McCann’s Vittles for Vets effort helps feed veterans

For 35-years, Bill McCann owned a construction business in Rhode Island, building homes and condos. But in 2015, after a hard winter that dumped 73 inches of snow that didn’t melt until May, McCann and his wife Sandra, decided to retire and move south to Charleston, S.C.

Bill McCann
Bill McCann

Although they appreciated the beauty of Charleston, they soon realized that the extreme heat and humidity wasn’t for them.  Traveling back to a more temperate climate, they discovered Radford  … and decided to stay.  “Everything just clicked.  We liked the slower pace; and the people and students seemed very friendly and polite,” said McCann.

Although McCann has retired from the construction business, he never stops working – and instead devotes his time and energy to his 501©3 charitable organization, Vittles for Vets, that had its beginnings in Rhode Island.

Now headquartered in Virginia, Vittles for Vets/Radford services approximately 70 veterans by supplying a much needed food gift card to Kroger or Wal-Mart on a bi-weekly basis.  Cards range in value from $50 to $100 depending on the size of the family.

McCann explains how Vittles for Vets began.

“In 2014, while living in Rhode Island, I visited a VA Hospital and met a veteran who had been basically homeless for six months, eating at food pantries and soup kitchens.  When I took him to lunch and gave him a $50 gift card for groceries, he broke down and cried.  That’s when I realized we have a problem … when those who served our country in the military cannot afford to feed themselves or their families.  It is a shame that children of vets have to go without.  This isn’t political.  People who have given so much for this country shouldn’t be put in a position to go without food.”

McCann describes Vittles for Vets as a hand-up program for those men and women who have served our country and now are in need of some assistance.

“Many vets live on an income of $11,000 – $12,000 per year, and the number of vets living at or below poverty level seeking our assistance is growning at an alarming rate.  The need has far outpaced our donations, and we do not receive any federal or state funding, but rely fully on the generosity of individuals and organizations.  We have been constantly maintaining 4 percent overhead.  No one gets paid a salary or for gas, etc.  Most of our 15 volunteers chip in and buy items on their own to help out,” explains McCann.

Veterans must qualify to receive a food gift card from Vittles for Vets, and agree that the food gift card will be used only for the purchase of wholesome, nutritious food items.  The purchase of ice cream, sodas, junk food, alcohol or tobacco products with the gift card is strictly forbidden.  McCann requires the vet to return the used gift card and cash register receipts before receiving another card.  He carefully checks each receipt to ensure it is within the stated guidelines of wholesome food purchases.

“We have very strict rules for a reason.  We have a responsibility to the people who invest in this program to ensure that the gift card goes for the right venue and right people,” adds McCann.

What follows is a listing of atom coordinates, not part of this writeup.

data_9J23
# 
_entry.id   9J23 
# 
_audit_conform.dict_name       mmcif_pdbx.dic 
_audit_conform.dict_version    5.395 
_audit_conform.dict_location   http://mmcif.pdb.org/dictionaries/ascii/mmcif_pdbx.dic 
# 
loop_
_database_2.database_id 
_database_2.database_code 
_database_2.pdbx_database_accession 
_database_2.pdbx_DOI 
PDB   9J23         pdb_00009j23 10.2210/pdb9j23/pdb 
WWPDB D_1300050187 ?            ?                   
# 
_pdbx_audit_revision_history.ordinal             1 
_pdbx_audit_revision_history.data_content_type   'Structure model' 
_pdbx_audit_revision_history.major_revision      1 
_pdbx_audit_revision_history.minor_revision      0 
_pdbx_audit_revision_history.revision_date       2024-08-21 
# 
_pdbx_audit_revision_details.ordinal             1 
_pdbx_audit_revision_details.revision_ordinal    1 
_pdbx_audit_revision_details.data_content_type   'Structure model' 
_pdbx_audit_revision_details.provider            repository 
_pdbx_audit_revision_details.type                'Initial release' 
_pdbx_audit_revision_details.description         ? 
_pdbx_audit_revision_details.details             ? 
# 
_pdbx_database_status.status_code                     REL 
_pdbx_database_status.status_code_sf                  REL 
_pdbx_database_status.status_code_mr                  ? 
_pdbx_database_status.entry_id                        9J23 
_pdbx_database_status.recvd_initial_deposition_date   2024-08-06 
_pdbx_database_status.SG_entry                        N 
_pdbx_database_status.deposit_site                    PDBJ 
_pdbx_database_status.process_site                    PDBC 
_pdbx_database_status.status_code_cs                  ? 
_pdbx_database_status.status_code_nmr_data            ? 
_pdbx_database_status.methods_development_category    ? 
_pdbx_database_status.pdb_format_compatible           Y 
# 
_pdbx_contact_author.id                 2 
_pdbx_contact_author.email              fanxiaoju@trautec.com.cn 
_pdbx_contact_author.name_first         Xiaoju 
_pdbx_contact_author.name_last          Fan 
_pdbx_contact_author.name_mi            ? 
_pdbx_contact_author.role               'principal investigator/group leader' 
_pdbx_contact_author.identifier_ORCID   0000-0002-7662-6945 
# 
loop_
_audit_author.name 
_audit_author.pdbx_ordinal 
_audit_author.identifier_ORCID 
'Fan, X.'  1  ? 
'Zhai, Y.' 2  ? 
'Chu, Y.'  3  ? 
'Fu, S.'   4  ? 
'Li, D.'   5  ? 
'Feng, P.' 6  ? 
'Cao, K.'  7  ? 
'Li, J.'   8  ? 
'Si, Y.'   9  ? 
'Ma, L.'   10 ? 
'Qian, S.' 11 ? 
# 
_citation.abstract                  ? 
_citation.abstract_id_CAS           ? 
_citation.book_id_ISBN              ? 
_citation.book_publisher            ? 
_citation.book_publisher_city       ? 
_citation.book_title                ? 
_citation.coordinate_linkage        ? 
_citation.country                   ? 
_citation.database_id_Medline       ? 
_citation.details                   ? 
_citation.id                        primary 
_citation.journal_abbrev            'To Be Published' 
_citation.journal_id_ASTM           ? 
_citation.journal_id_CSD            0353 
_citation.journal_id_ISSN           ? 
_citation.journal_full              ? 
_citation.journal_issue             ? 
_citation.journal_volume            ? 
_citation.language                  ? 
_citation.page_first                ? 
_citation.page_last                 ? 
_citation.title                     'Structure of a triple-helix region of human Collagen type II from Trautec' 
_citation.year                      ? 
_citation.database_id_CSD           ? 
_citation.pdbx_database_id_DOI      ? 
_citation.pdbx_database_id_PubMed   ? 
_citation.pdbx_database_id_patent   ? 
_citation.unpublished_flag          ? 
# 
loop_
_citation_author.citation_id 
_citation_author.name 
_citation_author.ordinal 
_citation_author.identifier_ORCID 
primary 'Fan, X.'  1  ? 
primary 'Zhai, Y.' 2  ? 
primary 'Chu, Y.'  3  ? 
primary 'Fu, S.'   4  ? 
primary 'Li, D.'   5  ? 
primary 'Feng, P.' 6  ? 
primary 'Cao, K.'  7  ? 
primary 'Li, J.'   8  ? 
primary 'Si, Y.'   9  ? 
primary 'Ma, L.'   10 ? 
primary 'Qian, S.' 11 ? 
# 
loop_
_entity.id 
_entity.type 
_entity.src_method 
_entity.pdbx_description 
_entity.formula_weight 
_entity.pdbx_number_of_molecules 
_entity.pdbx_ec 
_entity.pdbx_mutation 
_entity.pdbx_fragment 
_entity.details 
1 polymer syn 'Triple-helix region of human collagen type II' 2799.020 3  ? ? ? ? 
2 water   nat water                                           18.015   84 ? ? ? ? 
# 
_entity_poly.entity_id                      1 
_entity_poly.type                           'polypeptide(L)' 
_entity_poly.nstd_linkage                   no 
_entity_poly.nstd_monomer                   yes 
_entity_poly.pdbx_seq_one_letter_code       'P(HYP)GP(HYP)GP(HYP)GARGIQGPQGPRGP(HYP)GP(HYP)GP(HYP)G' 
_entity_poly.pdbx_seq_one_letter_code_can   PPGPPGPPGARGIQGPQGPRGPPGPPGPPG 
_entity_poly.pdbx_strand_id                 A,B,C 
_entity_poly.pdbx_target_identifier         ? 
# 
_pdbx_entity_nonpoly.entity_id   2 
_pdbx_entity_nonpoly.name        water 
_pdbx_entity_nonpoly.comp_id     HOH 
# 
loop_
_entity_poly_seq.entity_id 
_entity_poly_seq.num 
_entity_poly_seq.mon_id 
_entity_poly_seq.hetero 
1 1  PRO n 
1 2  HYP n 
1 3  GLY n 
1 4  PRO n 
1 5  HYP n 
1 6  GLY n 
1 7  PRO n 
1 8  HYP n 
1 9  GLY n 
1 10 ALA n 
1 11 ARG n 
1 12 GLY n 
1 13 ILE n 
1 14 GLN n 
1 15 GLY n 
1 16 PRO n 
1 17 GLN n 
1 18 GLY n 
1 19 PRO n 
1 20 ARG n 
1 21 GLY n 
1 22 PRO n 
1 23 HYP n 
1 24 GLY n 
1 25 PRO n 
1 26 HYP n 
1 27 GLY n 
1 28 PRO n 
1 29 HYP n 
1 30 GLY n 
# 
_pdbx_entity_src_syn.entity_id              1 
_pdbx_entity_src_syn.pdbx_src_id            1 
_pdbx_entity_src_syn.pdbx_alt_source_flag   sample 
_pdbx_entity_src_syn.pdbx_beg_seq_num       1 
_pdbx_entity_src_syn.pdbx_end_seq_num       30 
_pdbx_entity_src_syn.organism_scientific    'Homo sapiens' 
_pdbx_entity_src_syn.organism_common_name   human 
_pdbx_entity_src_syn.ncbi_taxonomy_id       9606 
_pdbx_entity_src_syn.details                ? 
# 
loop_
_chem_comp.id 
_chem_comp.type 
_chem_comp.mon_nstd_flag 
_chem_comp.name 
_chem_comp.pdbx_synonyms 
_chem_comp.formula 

A vet interested in applying for the Vittles for Vets program must meet several criteria and be properly vetted by a VA Medical Center staff member, a member of clergy or a veteran’s organization such as the American Legion or the VFW.  Additionally, the vet must be other than dishonorably discharged from a branch of the U.S. military; be at or below the federal poverty level; and be drug free and alcohol independent.

“We are being proactive making sure Vets are eating proper food to help keep them healthy, and this also helps boost their self-image.  We didn’t consider the psychological aspect until I attended a funeral of a vet who died from complications of Agent Orange.  At separate times during the funeral, family members told me that getting the food gift card improved his physical as well as psychological well-being,” McCann said.

McCann says that 25 percent of their funding comes from holding events, like those sponsored by the Dublin Moose and the Dublin Lions Club.  Another 25 percent comes from individual donors, but they need to increase their donor base to include corporations, businesses, churches and other organizations.

Vittles for Vets will be one of four recepients at the Saturday, August 17th Honorfest Exhibition Softball Game in Salem.  That pits local celebrities against military veterans.  Music by Jame Lagueux begins at 4 p.m., the game starts at 5:35 p.m. Proceeds benefit Vittles for Vets, Trust House, Military Family Support Center and Healing Strides of Virginia. Admission is free to veterans with ID.

“Corporations / businesses / churches could host a vet for a year for a $2,600 donation,” McCann said.  “Vittles for Vets has a Red-White-Blue program which people can help fund.  Red support would be a $2,600.00 donation.  White would be supporting a vet for six months by donating $1,300.  And blue would be support in any amount.”

“We appreciate all donations, but we need to increase our donor base for year-round support.  Many people want to send in money for the holidays, and that’s great – but what happens in January when the food is gone?  Hunger doesn’t take a holiday.”

To volunteer with Vittles for Vets or make a donation, please contact:  Bill McCann  401-447-5912 or go to the website:   or Facebook:


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